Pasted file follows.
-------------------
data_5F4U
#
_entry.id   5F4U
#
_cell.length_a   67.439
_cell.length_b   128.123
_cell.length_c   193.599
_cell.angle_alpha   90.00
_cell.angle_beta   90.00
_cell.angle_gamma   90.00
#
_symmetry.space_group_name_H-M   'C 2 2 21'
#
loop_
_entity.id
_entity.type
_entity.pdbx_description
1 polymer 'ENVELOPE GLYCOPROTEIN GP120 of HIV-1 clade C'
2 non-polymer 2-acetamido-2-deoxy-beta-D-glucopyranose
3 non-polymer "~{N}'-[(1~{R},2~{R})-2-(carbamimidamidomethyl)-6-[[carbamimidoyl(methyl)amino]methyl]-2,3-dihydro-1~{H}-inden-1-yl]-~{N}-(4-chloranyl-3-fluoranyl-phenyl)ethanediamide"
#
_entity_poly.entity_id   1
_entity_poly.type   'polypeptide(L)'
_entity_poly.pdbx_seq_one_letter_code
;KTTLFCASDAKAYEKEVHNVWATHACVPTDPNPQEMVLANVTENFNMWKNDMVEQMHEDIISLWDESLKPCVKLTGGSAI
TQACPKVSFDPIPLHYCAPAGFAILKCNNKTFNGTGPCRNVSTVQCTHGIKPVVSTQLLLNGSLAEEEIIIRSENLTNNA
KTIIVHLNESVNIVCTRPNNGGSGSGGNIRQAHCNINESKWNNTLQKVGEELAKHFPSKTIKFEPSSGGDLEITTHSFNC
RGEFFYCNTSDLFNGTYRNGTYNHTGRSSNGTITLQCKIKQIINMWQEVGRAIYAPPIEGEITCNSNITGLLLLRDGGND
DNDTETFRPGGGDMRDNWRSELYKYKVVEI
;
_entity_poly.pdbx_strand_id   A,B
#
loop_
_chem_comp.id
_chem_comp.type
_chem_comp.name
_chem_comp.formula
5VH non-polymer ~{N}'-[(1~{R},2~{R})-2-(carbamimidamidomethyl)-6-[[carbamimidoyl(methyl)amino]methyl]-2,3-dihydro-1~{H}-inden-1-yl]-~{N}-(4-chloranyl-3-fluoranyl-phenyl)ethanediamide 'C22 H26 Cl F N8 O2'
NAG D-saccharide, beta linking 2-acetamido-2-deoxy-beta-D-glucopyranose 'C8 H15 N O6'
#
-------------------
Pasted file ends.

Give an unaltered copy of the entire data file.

data_5F4U
#
_entry.id   5F4U
#
_cell.length_a   67.439
_cell.length_b   128.123
_cell.length_c   193.599
_cell.angle_alpha   90.00
_cell.angle_beta   90.00
_cell.angle_gamma   90.00
#
_symmetry.space_group_name_H-M   'C 2 2 21'
#
loop_
_entity.id
_entity.type
_entity.pdbx_description
1 polymer 'ENVELOPE GLYCOPROTEIN GP120 of HIV-1 clade C'
2 non-polymer 2-acetamido-2-deoxy-beta-D-glucopyranose
3 non-polymer "~{N}'-[(1~{R},2~{R})-2-(carbamimidamidomethyl)-6-[[carbamimidoyl(methyl)amino]methyl]-2,3-dihydro-1~{H}-inden-1-yl]-~{N}-(4-chloranyl-3-fluoranyl-phenyl)ethanediamide"
#
_entity_poly.entity_id   1
_entity_poly.type   'polypeptide(L)'
_entity_poly.pdbx_seq_one_letter_code
;KTTLFCASDAKAYEKEVHNVWATHACVPTDPNPQEMVLANVTENFNMWKNDMVEQMHEDIISLWDESLKPCVKLTGGSAI
TQACPKVSFDPIPLHYCAPAGFAILKCNNKTFNGTGPCRNVSTVQCTHGIKPVVSTQLLLNGSLAEEEIIIRSENLTNNA
KTIIVHLNESVNIVCTRPNNGGSGSGGNIRQAHCNINESKWNNTLQKVGEELAKHFPSKTIKFEPSSGGDLEITTHSFNC
RGEFFYCNTSDLFNGTYRNGTYNHTGRSSNGTITLQCKIKQIINMWQEVGRAIYAPPIEGEITCNSNITGLLLLRDGGND
DNDTETFRPGGGDMRDNWRSELYKYKVVEI
;
_entity_poly.pdbx_strand_id   A,B
#
loop_
_chem_comp.id
_chem_comp.type
_chem_comp.name
_chem_comp.formula
5VH non-polymer ~{N}'-[(1~{R},2~{R})-2-(carbamimidamidomethyl)-6-[[carbamimidoyl(methyl)amino]methyl]-2,3-dihydro-1~{H}-inden-1-yl]-~{N}-(4-chloranyl-3-fluoranyl-phenyl)ethanediamide 'C22 H26 Cl F N8 O2'
NAG D-saccharide, beta linking 2-acetamido-2-deoxy-beta-D-glucopyranose 'C8 H15 N O6'
#